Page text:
ClickerSolutions Training Articles

You Can't Train a Catahoula with a Tootsie Roll!

When we lost our sweet girl Nica over a year and a half ago, I swore I'd make sure my new pup would have the very best from the start. It broke my heart to see her be so afraid of everything. God knows what happened to her before we got her. In her very short life, 4 1/2 years, she showed me how to really care about a living being. She brought out the "mother" in me.

So when we got Jester a year and a half ago, I was going to make sure he was a well adjusted dog - not afraid of people, loved dogs, able to take everywhere. He arrived at our house at four months old acting like a seasoned adult. He showed no deference to 4, our seven year old lab/shep mix. He was a bully, *very* food aggressive, and had no idea what calming signals were and didn't really care. He was one rude boy.

I was so distraught. I thought, "Here we go again - from the opposite side. A totally aggressive dog. I should have known better, getting another Catahoula."

I started him in Basic Obed classes (positive but not fully clicker at the time) with my trainer Dee, who had helped me so much with Nica. She showed me this *new* technique, clicker training. Jester took to it like a Catahoula to a hog . He was a natural. I loved the idea of letting him use his brain. I already knew he was a genius.

Well, he was a nightmare in class. Growling, lunging, staring down any dog that happened to look his way. We spent most of our time in the *chill out* corner. I wasn't confident with the clicker - still a little shy "clicking in public".

He got progressively worse as he entered adolescence (starting at 6 mos). Picking on all the dogs at the park -- the more submissive, the worse he was. We started only going when we knew it would be empty. Couldn't be within 10 feet of another dog while he was on leash.

I basically stopped all *formal* obedience training and worked on him "being polite" and spent time just getting to know each other. We did lots of one for you, one for 4 (our other dog) exercises to get him to understand if he let 4 get a treat, he'd get one, maybe even two.

I started feeding them in completely separate closed rooms (and will always do this). No sense in creating anymore stress than necessary. Did a lot of C/T for lying nicely on his rug, not chasing the cats. Lots of rewards for playing tug with 4 and giving the toy back to 4 when he let go instead of running away and snarling if 4 got too close (or worse, attacking 4 when 4 won the toy!).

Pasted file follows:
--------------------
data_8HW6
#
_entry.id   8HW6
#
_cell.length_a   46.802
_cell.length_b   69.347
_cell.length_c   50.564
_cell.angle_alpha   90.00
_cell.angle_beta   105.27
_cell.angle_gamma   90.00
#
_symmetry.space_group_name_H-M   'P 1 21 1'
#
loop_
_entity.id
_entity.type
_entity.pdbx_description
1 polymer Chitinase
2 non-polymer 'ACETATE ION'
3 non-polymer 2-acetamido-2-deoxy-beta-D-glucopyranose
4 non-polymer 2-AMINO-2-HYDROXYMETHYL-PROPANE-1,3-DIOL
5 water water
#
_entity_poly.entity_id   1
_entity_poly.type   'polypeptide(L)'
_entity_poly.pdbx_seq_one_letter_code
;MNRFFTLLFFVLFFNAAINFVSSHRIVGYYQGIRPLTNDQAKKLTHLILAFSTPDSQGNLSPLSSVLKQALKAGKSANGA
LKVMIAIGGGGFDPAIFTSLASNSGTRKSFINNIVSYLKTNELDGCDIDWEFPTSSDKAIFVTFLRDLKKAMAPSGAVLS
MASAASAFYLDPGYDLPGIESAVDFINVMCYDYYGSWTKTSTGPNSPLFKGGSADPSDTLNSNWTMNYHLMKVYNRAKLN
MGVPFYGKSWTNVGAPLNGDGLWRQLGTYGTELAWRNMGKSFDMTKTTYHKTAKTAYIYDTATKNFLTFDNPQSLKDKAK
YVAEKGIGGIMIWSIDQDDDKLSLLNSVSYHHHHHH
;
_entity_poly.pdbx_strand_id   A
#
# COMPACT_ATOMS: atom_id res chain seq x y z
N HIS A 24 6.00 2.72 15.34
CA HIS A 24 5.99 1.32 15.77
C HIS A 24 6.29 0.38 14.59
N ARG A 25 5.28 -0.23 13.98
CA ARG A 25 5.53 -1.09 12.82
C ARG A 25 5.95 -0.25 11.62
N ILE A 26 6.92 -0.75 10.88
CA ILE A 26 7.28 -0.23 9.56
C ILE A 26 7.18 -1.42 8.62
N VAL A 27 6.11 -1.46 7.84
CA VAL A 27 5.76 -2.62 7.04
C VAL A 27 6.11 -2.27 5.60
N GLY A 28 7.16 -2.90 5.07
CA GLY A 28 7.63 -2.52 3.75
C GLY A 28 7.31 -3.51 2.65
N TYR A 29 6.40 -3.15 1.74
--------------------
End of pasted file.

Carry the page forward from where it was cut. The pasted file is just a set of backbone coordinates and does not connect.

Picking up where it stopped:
When I got Turid Rugaas' booklet, we played "calming signals" while we watched TV. He'd sit on his rug and I'd yawn, look away, lick my lips. He'd look away, yawn and sniff and I'd C/T him for it. He got really good. The look on his face the first time we played this was precious. He cocked his head, wide eyed and slightly relieved, like - "Phewww - now we can get somewhere."

I started letting him play with one dog at a time that I felt he would do ok with. Luckily for me, Jester is so easy to read. He's like a Shakespearean actor - very expressive. Now that I recognize his language (still don't do too good with Shakespeare though!) it makes handling him so much easier. We started playing regularly with George, a female Chessie who is his same age. She is very submissive and always greets him in a down kissing his face. He responds with a wiggle play bow. Yes!

We've started working on formal obed now - sits, stays, downs, recalls and lots of tricks. I am more confident with my clicking abilities and have a better bond with Jester now. For a while there, I really couldn't stand him. I would come home from obed classes, crying because he was so horrid. I was mad because I thought I had a horribly aggressive dog that I wouldn't be able to take anywhere - again, and felt guilty for not really liking him.

It turns out he's not dominant aggressive as I thought but a real chicken with the attitude of a good defense is a good offense. Once I understood that, it was easier to set him up to succeed. I now know what sets him off and am managing those things as we work thru the problems.

He had his first agility run thru Sunday and he had a blast - tail wagging, smiling the whole time. He is in agility classes on Tuesdays and is relaxing now to the point of lying down while the teacher is talking (still doesn't like the black lab or the Collies). I also put him in a lower level agility class on Mondays just to work on being around dogs on leash. He did great -- even with Lars(very confident Rottie) and Tango(goofy, very large Dobie). Lars was in his first agility class at the beginning of the year. He wouldn't keep his eyes off him - growling and lunging when ever possible. Tonight, he didn't even notice him. And when he did look in his direction, all I had to say was Jester, watch and he would - C/Jackpot.

I can't believe how far he's come in the last few months. I can't believe he is the same dog. He makes me smile everytime I look at him for everything he's taught me. When I told the people on the Catahoula list I don't plan on alpha rolling him or smacking him with a wiffle bat when he fought with 4, they told me I better be ready to call 911 when he decides to show me who's alpha. They also poo-pooed me for clicker training him instead of using compulsive based methods, stating that you "can't train a Catahoula with a Tootsie roll."

Sigh, don't they know chocolate is bad for dogs!

Marni Fowler
copyright 2000 Marni Fowler


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